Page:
I don’t want to understand this horror
There’s a weight in your eyes I can’t admit
Everybody ends up here in bottles
But the name tag’s the last thing you wanted
As the world explodes
We fall out of it
And we can’t let go because this will not go away
There’s a house built out in space
I can’t see that thief that lives inside of your head
But I can be some courage at the side of you bed
I don’t know what’s happening And I can’t pretend
But I can be your, be your
Thief : Our Lady Peace
I stopped briefly at the neck of the busy corridor as the heavy doors closed behind us. Unlike the rest of our clinical rotations where the hustling, the alarms, the shouting, the squeaks of hurried rubber soled shoes, the sirens and the quick flashes of green scrubs scurrying from room to room that invited us student nurses to come and play, the psychiatric unit seemed eerily subdued.
“Come, come. Get your assignments,” our short Indian Nursing Professor said while he waved us over to a room surrounded by thick glass.
My patient was a tall woman with beautiful thick black wavy hair.
She was suffering from severe depression.
I watched as she barely made her way out of bed and shuffled down the hallway with the weight of the world on her shoulders.
Her soul seemed so lost behind a veil of darkness; devoid of emotion.
I wanted to pick up her up in my arms and squeeze her tightly.
To tell her that everything was going to be ok.
To tell her that life is good. That it can be good.
But I didn’t.
Instead I listened, I cracked jokes, and sometimes we just sat there in silence.
She stunned me when she grasped my hand tightly.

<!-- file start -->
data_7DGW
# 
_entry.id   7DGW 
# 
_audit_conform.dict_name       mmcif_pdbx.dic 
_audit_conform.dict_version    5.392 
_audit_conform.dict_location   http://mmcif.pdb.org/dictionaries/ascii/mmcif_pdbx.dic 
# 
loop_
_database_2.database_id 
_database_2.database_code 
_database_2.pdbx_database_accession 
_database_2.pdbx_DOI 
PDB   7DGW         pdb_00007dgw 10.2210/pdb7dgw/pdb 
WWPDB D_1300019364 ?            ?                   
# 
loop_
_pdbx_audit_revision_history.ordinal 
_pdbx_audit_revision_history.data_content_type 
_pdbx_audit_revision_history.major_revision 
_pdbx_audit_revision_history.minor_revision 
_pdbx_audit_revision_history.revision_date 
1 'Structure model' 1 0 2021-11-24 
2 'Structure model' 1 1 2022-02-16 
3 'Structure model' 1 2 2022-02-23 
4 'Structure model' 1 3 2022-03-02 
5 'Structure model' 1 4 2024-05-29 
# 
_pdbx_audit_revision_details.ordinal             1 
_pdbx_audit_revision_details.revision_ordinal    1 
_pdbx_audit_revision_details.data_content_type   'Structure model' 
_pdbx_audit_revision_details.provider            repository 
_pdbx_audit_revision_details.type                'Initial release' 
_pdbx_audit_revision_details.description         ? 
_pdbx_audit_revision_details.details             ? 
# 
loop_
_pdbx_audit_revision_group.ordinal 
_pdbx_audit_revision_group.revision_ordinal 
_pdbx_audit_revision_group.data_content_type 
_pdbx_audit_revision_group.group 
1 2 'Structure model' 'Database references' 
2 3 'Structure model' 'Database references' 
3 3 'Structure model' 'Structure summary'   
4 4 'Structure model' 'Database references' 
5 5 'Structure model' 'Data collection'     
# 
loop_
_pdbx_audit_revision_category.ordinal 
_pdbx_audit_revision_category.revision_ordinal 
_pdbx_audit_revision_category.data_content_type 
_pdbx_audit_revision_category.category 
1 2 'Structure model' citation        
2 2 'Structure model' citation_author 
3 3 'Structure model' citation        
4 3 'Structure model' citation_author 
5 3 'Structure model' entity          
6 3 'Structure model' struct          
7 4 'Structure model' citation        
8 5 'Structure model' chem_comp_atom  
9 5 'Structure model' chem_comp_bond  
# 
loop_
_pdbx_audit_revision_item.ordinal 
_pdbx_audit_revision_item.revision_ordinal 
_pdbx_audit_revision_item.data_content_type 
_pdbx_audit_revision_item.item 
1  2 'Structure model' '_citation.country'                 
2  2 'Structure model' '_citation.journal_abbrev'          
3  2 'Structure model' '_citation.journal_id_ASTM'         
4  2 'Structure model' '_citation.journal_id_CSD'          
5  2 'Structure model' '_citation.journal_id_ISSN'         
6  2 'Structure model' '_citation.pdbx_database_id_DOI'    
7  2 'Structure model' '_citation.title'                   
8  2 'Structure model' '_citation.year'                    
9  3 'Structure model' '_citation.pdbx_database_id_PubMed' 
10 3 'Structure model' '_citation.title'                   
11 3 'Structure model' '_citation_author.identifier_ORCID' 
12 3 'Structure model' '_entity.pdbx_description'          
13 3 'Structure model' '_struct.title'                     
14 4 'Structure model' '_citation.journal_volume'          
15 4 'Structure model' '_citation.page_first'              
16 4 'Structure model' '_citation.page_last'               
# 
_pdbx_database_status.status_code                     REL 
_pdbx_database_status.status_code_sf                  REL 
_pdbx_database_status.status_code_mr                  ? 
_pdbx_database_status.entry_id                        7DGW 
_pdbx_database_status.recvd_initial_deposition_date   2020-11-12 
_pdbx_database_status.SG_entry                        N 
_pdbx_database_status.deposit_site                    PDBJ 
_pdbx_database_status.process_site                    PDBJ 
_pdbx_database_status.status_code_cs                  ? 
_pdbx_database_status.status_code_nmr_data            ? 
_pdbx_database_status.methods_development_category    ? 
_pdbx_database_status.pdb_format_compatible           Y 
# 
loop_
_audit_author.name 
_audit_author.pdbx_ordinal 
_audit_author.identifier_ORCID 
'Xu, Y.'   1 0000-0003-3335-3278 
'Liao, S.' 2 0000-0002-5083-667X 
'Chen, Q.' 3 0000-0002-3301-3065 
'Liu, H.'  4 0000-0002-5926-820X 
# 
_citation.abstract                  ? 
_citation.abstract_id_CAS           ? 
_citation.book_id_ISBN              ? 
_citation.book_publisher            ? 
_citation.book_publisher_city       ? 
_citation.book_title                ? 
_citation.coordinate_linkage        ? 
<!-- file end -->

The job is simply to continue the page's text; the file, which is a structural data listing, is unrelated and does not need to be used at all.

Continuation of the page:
“One day at a time,” I said.
She gave me a half hearted smile.
When I left that day, I felt defeated.
Did I make a difference?
Did I help?
I still don’t know.
When I’m not well, I know that people feel the same way as I did as a student nurse.
What do you say?
What words will help this person instead of making them feel worse?
What can I do for them?
You feel helpless.
And I can tell you this, your presence, your love, your encouragement, and your support is what matters.
Sometimes we don’t and can’t express how much your support pulls us through each minute, each hour, each day, each week, and each month.
You help us survive this.
On twitter the other day, Katherine Stone from Postpartum Progress asked that people tweet me some encouragement.
I cried as my twitter feed exploded with tweets from friends and people I didn’t know.
I may not have responded to all of you but know that you pushed my one foot in front of the other that day.
You sent me hope.
You sent me encouragement.
You sent me love.
You sent me support.
You made a difference that day.
So to those who tweeted, my readers, my dear friends who send me emails and texts daily, thank you.
Thank you for holding my hand through this.